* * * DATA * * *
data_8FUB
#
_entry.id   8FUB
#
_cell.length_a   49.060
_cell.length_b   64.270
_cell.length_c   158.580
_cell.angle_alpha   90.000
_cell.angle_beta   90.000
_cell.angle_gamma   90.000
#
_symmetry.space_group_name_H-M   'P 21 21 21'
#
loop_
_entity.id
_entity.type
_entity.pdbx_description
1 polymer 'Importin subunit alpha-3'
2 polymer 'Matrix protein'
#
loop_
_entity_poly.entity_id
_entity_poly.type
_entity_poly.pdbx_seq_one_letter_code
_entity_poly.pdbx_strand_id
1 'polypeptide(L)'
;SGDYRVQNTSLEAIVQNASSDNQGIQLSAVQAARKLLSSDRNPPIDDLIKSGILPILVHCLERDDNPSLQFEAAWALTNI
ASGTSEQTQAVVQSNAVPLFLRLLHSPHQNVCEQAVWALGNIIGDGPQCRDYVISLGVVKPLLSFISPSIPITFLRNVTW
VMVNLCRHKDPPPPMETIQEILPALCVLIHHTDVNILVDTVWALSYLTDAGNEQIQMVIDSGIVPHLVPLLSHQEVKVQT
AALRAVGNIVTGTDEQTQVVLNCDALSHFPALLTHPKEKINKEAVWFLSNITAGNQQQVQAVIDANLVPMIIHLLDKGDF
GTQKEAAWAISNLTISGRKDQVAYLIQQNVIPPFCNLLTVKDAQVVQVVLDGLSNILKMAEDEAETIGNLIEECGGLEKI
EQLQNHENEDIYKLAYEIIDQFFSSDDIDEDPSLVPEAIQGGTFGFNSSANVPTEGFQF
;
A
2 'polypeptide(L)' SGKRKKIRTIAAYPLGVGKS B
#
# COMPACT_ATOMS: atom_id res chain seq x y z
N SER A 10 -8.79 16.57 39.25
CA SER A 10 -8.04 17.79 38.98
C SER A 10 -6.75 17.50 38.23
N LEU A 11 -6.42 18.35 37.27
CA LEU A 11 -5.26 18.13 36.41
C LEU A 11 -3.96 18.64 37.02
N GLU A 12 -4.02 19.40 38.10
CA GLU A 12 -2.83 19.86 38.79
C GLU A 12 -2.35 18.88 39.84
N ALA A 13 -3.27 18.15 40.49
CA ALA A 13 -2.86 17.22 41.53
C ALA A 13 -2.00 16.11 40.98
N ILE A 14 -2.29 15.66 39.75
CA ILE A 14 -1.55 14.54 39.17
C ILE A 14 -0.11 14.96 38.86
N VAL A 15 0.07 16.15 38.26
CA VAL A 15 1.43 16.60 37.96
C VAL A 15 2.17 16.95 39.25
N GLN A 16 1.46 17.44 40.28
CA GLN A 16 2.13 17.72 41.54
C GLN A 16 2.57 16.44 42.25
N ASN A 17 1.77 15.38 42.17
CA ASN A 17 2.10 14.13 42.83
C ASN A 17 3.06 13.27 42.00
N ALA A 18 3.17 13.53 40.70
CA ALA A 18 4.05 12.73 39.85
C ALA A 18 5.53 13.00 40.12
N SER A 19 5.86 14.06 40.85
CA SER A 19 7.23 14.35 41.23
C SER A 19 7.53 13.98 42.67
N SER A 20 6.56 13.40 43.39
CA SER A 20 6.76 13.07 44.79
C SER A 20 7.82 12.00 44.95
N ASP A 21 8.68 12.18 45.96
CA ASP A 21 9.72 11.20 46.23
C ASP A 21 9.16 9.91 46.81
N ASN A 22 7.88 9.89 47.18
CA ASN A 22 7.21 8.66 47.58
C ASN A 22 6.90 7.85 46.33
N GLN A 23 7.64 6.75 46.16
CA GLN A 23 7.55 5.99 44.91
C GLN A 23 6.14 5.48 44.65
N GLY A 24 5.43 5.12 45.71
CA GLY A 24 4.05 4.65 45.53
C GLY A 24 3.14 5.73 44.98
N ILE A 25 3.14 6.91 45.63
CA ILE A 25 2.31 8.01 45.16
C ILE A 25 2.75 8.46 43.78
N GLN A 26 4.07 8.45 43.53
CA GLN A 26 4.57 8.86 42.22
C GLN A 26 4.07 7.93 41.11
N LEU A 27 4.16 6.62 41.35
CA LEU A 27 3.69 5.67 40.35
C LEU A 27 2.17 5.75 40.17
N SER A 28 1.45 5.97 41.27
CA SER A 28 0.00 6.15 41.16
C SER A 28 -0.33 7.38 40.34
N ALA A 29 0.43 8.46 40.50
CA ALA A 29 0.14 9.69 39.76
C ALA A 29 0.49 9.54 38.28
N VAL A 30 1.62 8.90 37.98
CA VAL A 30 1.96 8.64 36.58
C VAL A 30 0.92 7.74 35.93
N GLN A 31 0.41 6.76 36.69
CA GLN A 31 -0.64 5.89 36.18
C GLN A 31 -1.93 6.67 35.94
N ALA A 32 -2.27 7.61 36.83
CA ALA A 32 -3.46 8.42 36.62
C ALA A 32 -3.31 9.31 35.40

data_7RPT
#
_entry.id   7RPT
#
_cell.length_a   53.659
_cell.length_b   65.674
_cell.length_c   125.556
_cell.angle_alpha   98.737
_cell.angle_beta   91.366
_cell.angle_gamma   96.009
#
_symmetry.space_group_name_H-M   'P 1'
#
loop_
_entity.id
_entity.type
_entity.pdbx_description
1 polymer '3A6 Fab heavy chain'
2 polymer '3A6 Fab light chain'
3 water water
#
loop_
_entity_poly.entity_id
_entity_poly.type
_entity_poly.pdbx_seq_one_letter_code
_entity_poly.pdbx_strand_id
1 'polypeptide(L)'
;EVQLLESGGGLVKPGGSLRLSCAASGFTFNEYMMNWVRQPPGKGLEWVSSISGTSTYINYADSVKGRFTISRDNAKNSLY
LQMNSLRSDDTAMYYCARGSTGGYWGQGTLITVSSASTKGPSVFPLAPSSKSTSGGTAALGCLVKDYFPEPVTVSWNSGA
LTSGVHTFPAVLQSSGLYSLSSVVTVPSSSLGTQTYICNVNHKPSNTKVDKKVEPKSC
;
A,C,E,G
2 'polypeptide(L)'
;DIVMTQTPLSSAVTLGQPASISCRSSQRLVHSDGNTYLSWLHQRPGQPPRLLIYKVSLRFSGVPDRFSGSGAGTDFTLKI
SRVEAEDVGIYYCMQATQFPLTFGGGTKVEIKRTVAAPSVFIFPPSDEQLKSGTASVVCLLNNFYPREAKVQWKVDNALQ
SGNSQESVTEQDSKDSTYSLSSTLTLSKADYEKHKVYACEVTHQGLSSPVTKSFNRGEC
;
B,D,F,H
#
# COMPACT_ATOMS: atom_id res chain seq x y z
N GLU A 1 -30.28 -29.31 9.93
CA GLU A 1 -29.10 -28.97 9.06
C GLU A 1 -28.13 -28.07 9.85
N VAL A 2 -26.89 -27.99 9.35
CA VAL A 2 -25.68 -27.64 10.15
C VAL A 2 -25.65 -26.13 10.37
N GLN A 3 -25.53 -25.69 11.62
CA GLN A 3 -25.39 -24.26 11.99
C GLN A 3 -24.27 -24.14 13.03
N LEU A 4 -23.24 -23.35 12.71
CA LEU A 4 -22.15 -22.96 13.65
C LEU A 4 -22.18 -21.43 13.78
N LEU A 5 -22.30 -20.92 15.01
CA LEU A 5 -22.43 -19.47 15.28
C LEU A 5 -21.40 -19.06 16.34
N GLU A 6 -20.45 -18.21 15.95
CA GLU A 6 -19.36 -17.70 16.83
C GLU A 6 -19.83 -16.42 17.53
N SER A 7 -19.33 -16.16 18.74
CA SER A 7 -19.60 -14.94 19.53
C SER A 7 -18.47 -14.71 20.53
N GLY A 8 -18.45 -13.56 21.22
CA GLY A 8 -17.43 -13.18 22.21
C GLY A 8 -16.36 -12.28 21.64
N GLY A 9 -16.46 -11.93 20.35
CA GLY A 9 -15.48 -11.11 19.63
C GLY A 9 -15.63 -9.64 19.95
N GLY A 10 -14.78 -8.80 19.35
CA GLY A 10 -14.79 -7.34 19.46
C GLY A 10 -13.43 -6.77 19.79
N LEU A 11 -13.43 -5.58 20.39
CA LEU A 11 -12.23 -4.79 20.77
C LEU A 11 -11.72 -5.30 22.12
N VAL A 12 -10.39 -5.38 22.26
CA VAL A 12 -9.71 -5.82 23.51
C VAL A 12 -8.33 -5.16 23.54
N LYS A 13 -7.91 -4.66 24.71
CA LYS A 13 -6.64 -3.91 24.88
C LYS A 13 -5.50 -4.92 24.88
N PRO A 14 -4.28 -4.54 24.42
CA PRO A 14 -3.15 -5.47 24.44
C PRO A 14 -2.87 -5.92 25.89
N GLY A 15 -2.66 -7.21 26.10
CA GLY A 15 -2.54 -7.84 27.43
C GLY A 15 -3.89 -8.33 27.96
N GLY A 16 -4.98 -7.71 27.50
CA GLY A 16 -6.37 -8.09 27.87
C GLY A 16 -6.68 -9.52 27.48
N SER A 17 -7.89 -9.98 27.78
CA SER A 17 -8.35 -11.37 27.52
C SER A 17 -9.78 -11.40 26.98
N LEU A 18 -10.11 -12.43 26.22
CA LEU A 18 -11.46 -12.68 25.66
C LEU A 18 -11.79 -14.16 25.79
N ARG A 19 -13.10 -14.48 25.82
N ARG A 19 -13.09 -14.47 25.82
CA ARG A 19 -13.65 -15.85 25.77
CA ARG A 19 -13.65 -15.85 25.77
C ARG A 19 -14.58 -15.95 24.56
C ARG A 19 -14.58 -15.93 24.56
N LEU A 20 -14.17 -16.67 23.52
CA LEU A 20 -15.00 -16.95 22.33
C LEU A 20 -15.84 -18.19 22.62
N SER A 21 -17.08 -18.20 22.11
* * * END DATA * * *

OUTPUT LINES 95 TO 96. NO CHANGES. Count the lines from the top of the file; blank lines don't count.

N ALA A 29 0.43 8.46 40.50
CA ALA A 29 0.14 9.69 39.76